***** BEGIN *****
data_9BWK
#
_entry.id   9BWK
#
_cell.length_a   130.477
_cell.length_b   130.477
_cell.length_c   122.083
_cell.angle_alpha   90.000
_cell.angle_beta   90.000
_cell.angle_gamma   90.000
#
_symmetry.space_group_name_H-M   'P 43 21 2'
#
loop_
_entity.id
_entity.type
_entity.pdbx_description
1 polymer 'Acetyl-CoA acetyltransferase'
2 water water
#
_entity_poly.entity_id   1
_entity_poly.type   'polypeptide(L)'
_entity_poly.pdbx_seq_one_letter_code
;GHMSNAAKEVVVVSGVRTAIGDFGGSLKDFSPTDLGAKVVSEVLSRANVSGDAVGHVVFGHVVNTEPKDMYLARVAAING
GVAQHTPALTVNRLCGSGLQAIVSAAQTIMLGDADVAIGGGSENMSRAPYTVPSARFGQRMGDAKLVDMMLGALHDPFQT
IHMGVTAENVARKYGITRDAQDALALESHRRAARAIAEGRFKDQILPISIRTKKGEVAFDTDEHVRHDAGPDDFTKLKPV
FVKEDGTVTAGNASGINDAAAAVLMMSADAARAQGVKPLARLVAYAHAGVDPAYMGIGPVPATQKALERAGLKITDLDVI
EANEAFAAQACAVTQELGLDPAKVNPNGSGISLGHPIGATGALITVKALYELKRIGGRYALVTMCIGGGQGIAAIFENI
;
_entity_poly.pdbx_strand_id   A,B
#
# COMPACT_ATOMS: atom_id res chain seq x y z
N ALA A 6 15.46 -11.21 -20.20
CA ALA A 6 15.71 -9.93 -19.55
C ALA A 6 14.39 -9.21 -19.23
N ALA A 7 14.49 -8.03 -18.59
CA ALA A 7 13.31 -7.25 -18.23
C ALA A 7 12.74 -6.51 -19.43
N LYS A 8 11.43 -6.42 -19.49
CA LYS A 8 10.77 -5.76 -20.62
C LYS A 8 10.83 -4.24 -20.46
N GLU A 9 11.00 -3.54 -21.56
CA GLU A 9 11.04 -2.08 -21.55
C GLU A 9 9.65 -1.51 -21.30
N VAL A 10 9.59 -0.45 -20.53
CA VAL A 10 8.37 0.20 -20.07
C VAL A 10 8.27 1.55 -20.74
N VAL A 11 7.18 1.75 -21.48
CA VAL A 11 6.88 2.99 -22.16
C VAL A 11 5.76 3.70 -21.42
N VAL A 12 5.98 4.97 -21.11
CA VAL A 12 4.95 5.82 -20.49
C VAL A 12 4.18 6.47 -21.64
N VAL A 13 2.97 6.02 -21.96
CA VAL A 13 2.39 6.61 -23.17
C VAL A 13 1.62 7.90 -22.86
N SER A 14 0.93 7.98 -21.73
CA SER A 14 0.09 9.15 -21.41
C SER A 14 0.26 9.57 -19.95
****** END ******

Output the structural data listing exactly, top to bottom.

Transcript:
data_9BWK
#
_entry.id   9BWK
#
_cell.length_a   130.477
_cell.length_b   130.477
_cell.length_c   122.083
_cell.angle_alpha   90.000
_cell.angle_beta   90.000
_cell.angle_gamma   90.000
#
_symmetry.space_group_name_H-M   'P 43 21 2'
#
loop_
_entity.id
_entity.type
_entity.pdbx_description
1 polymer 'Acetyl-CoA acetyltransferase'
2 water water
#
_entity_poly.entity_id   1
_entity_poly.type   'polypeptide(L)'
_entity_poly.pdbx_seq_one_letter_code
;GHMSNAAKEVVVVSGVRTAIGDFGGSLKDFSPTDLGAKVVSEVLSRANVSGDAVGHVVFGHVVNTEPKDMYLARVAAING
GVAQHTPALTVNRLCGSGLQAIVSAAQTIMLGDADVAIGGGSENMSRAPYTVPSARFGQRMGDAKLVDMMLGALHDPFQT
IHMGVTAENVARKYGITRDAQDALALESHRRAARAIAEGRFKDQILPISIRTKKGEVAFDTDEHVRHDAGPDDFTKLKPV
FVKEDGTVTAGNASGINDAAAAVLMMSADAARAQGVKPLARLVAYAHAGVDPAYMGIGPVPATQKALERAGLKITDLDVI
EANEAFAAQACAVTQELGLDPAKVNPNGSGISLGHPIGATGALITVKALYELKRIGGRYALVTMCIGGGQGIAAIFENI
;
_entity_poly.pdbx_strand_id   A,B
#
# COMPACT_ATOMS: atom_id res chain seq x y z
N ALA A 6 15.46 -11.21 -20.20
CA ALA A 6 15.71 -9.93 -19.55
C ALA A 6 14.39 -9.21 -19.23
N ALA A 7 14.49 -8.03 -18.59
CA ALA A 7 13.31 -7.25 -18.23
C ALA A 7 12.74 -6.51 -19.43
N LYS A 8 11.43 -6.42 -19.49
CA LYS A 8 10.77 -5.76 -20.62
C LYS A 8 10.83 -4.24 -20.46
N GLU A 9 11.00 -3.54 -21.56
CA GLU A 9 11.04 -2.08 -21.55
C GLU A 9 9.65 -1.51 -21.30
N VAL A 10 9.59 -0.45 -20.53
CA VAL A 10 8.37 0.20 -20.07
C VAL A 10 8.27 1.55 -20.74
N VAL A 11 7.18 1.75 -21.48
CA VAL A 11 6.88 2.99 -22.16
C VAL A 11 5.76 3.70 -21.42
N VAL A 12 5.98 4.97 -21.11
CA VAL A 12 4.95 5.82 -20.49
C VAL A 12 4.18 6.47 -21.64
N VAL A 13 2.97 6.02 -21.96
CA VAL A 13 2.39 6.61 -23.17
C VAL A 13 1.62 7.90 -22.86
N SER A 14 0.93 7.98 -21.73
CA SER A 14 0.09 9.15 -21.41
C SER A 14 0.26 9.57 -19.95